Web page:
Due to the nature of this being a new virus
everyone, experts included are shooting in the dark quite alot by the fact that there just hasn’t been enough time yet to do long term intensive research.

Im still personally thinking a vaccine of any description is a long shot. I give it about 85-15 against. Since 1960 when they first started trying to make vaccines for a coronavirus they have failed every time. It’s very hard to vaccinate for upper respiratory tract infections.
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Old 13th Sep 2020, 11:30
  #28 (permalink)  
 
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Recent reports show that antibodies from Covid19 last only a month or two
Latest papers suggest 78 days but with a significant interpersonal variation. However this is not the same as immunity. The immune system stores the data and makes new antibodies if it re encounters the pathogen. Otherwise our blood would be solid, not liquid, from the millions of infections we encounter in our lives.

To date there are three cases of reinfection where we have enough data to demonstrate it is true. In all cases the second infection was asymptomatic or parsi symptomatic. ie the antibodies worked to avoid serious illness.

Sadly this doesnt help aviation. We will get a vaccine and together with the natural progression of infectious diseases plus increasing numbers of recovered cases life will return to normal. Until then fear in some countries, lockdown regulations and quarantine in some countries, and the issues of losing your flight money in some countries will work in the opposite direction.

My guess is we will have a vaccine by December, start mass vaccination in Q1 2021, and achieve vaccination / suppression / remission in europe, north america and australasia by Q3 or Q4. Governments need to concentrate financial support on transportation and hospitality in the meantime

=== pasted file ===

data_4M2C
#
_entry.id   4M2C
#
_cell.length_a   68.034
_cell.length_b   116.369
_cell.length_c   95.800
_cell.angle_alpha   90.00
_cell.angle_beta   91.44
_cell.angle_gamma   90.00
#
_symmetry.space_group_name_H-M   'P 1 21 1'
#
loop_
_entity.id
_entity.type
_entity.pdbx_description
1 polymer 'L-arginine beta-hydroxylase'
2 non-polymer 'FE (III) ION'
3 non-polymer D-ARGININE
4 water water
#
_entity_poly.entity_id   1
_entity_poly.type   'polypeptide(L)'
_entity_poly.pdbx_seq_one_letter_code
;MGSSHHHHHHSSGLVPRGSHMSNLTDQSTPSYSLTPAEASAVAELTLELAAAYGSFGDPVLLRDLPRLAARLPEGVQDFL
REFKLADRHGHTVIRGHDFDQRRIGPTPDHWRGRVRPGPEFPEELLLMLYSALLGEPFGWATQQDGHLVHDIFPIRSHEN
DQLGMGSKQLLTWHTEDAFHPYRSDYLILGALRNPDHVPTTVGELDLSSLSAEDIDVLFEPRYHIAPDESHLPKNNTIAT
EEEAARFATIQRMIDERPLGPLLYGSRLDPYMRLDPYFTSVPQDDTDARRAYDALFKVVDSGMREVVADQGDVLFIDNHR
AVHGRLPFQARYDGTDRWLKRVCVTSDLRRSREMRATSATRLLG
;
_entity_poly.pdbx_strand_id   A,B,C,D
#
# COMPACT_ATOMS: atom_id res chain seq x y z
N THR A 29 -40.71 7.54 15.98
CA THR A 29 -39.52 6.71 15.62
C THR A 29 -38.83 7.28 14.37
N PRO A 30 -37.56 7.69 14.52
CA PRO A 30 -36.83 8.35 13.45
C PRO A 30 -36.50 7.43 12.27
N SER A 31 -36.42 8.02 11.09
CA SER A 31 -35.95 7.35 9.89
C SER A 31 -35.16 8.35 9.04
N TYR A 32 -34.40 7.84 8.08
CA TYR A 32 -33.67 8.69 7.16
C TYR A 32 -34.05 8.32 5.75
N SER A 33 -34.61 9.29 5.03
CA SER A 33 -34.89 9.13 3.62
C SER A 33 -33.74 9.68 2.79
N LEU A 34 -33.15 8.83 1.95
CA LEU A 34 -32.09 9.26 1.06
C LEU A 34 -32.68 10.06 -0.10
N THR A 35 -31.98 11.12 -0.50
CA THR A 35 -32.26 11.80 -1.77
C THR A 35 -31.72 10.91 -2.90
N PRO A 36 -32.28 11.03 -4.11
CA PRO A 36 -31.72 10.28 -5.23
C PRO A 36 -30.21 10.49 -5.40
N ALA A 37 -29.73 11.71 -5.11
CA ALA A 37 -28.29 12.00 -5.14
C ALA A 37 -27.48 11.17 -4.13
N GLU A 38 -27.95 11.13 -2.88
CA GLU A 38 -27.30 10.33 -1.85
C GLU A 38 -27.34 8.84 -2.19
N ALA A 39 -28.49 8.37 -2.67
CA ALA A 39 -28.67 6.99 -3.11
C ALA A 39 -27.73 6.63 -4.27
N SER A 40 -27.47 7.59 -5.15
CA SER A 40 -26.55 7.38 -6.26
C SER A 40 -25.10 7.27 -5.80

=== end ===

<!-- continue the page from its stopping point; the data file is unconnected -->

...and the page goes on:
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Old 13th Sep 2020, 11:41
  #29 (permalink)  
 
Join Date: Aug 2011
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Originally Posted by Le Chiffre View Post
The issue is, broadly speaking, that holidays are supposed to be fun and relaxing. This is not fun and relaxing:

1. Masks from moment you enter your departure airport to moment you leave the terminal at your destination. Even for a short-haul flight this could be 5 or 6 hours.
2. 'Traffic light' style 'on / off' lockdowns at destination venues - do you really want to be stuck in a hotel room for 2 weeks?
3. 'Traffic light' style 'on / off' requirements to quarantine when you return to the UK - you could go when everything is ok but come back to find you are stuck at home for 2 weeks.
4. Minimal 'service' at hospitality venues when you get to your destination. Plus requirements to socially distance and wear masks everywhere. In 30 degree heat!?!

Testing at airports will not be the silver bullet - the tests are producing a lot of false positives and there are major questions about how much Covid has to be in someone's system before the are declared to have it. As for thermal imaging - who wants to book a family holiday then be refused permission to fly because someone's temperature is slightly off on the day. 'Covid refund guarantees' seem to mean nothing - airlines are being really tardy about refunding money.

Public confidence is shot. People are not going to fork out thousands of pounds to go on an 'enjoyable holiday' until a reasonable solution is found to all of the above.

Very deep concerns about the future of the industry which, of course, does not just involve pilots and cabin crew.
I would beg to differ with that scenario. I have been to Cyprus twice and off to Italy tomorrow. All booked within 3-4 of departure. Just check the numbers per 100000 and if it’s below 10 there is no chance you will get caught in the changing quarantine situation.

Yes you must wear a mask on arrival at the airport, but as soon as you are through security you Plonk yourself down at the bar or restaurant and mask off until boarding time.

All flights I have been on have been at between 25-33% full. After take off everybody spaces out and you have plenty of room. On all flights I have seen some people opening a big bag of crisps or pringles and slowly eating them throughout the flight negating having to wear a mask (as you don’t need to wear a mask while eating or drinking). I personally find this wrong but.... as I’m at least 10 feet away from them it doesn’t bother me much.